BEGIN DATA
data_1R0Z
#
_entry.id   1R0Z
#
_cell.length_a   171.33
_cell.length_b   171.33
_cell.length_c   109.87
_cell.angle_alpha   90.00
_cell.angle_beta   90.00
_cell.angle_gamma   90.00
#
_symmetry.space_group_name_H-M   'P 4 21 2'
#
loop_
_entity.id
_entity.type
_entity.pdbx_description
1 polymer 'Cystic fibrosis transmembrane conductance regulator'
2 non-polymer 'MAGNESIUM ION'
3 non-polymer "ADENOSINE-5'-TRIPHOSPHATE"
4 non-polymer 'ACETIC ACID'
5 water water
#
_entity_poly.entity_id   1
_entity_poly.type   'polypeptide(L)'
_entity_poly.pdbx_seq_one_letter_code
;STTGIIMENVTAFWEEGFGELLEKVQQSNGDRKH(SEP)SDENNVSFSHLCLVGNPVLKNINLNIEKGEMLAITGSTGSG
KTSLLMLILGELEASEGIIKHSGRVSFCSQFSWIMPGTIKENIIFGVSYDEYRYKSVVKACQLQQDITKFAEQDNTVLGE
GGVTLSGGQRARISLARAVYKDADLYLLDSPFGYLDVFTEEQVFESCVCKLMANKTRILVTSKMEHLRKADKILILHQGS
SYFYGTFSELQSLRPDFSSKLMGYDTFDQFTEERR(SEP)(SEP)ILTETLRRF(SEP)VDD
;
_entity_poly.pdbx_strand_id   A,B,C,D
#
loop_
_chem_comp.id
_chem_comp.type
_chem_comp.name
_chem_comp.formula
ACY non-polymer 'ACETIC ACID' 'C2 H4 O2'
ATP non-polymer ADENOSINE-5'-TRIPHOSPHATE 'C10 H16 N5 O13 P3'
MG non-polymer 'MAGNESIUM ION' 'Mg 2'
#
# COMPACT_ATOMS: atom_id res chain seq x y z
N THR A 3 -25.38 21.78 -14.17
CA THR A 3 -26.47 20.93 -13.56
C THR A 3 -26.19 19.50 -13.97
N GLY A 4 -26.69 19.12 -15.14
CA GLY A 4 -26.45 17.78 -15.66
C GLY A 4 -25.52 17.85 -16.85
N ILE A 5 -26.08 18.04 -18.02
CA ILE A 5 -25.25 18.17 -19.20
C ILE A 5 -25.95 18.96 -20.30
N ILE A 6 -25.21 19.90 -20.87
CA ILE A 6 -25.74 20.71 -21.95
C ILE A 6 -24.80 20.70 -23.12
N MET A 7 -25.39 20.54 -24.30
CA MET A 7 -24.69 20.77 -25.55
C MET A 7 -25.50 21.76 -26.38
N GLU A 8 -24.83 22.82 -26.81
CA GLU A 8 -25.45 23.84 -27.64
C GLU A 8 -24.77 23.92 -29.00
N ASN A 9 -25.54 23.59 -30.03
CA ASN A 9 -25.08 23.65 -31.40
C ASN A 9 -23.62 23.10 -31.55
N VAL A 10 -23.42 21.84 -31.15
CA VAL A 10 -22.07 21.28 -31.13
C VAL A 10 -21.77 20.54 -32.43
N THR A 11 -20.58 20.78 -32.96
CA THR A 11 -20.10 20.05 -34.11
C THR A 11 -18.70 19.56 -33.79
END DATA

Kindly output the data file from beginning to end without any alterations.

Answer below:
data_1R0Z
#
_entry.id   1R0Z
#
_cell.length_a   171.33
_cell.length_b   171.33
_cell.length_c   109.87
_cell.angle_alpha   90.00
_cell.angle_beta   90.00
_cell.angle_gamma   90.00
#
_symmetry.space_group_name_H-M   'P 4 21 2'
#
loop_
_entity.id
_entity.type
_entity.pdbx_description
1 polymer 'Cystic fibrosis transmembrane conductance regulator'
2 non-polymer 'MAGNESIUM ION'
3 non-polymer "ADENOSINE-5'-TRIPHOSPHATE"
4 non-polymer 'ACETIC ACID'
5 water water
#
_entity_poly.entity_id   1
_entity_poly.type   'polypeptide(L)'
_entity_poly.pdbx_seq_one_letter_code
;STTGIIMENVTAFWEEGFGELLEKVQQSNGDRKH(SEP)SDENNVSFSHLCLVGNPVLKNINLNIEKGEMLAITGSTGSG
KTSLLMLILGELEASEGIIKHSGRVSFCSQFSWIMPGTIKENIIFGVSYDEYRYKSVVKACQLQQDITKFAEQDNTVLGE
GGVTLSGGQRARISLARAVYKDADLYLLDSPFGYLDVFTEEQVFESCVCKLMANKTRILVTSKMEHLRKADKILILHQGS
SYFYGTFSELQSLRPDFSSKLMGYDTFDQFTEERR(SEP)(SEP)ILTETLRRF(SEP)VDD
;
_entity_poly.pdbx_strand_id   A,B,C,D
#
loop_
_chem_comp.id
_chem_comp.type
_chem_comp.name
_chem_comp.formula
ACY non-polymer 'ACETIC ACID' 'C2 H4 O2'
ATP non-polymer ADENOSINE-5'-TRIPHOSPHATE 'C10 H16 N5 O13 P3'
MG non-polymer 'MAGNESIUM ION' 'Mg 2'
#
# COMPACT_ATOMS: atom_id res chain seq x y z
N THR A 3 -25.38 21.78 -14.17
CA THR A 3 -26.47 20.93 -13.56
C THR A 3 -26.19 19.50 -13.97
N GLY A 4 -26.69 19.12 -15.14
CA GLY A 4 -26.45 17.78 -15.66
C GLY A 4 -25.52 17.85 -16.85
N ILE A 5 -26.08 18.04 -18.02
CA ILE A 5 -25.25 18.17 -19.20
C ILE A 5 -25.95 18.96 -20.30
N ILE A 6 -25.21 19.90 -20.87
CA ILE A 6 -25.74 20.71 -21.95
C ILE A 6 -24.80 20.70 -23.12
N MET A 7 -25.39 20.54 -24.30
CA MET A 7 -24.69 20.77 -25.55
C MET A 7 -25.50 21.76 -26.38
N GLU A 8 -24.83 22.82 -26.81
CA GLU A 8 -25.45 23.84 -27.64
C GLU A 8 -24.77 23.92 -29.00
N ASN A 9 -25.54 23.59 -30.03
CA ASN A 9 -25.08 23.65 -31.40
C ASN A 9 -23.62 23.10 -31.55
N VAL A 10 -23.42 21.84 -31.15
CA VAL A 10 -22.07 21.28 -31.13
C VAL A 10 -21.77 20.54 -32.43
N THR A 11 -20.58 20.78 -32.96
CA THR A 11 -20.10 20.05 -34.11
C THR A 11 -18.70 19.56 -33.79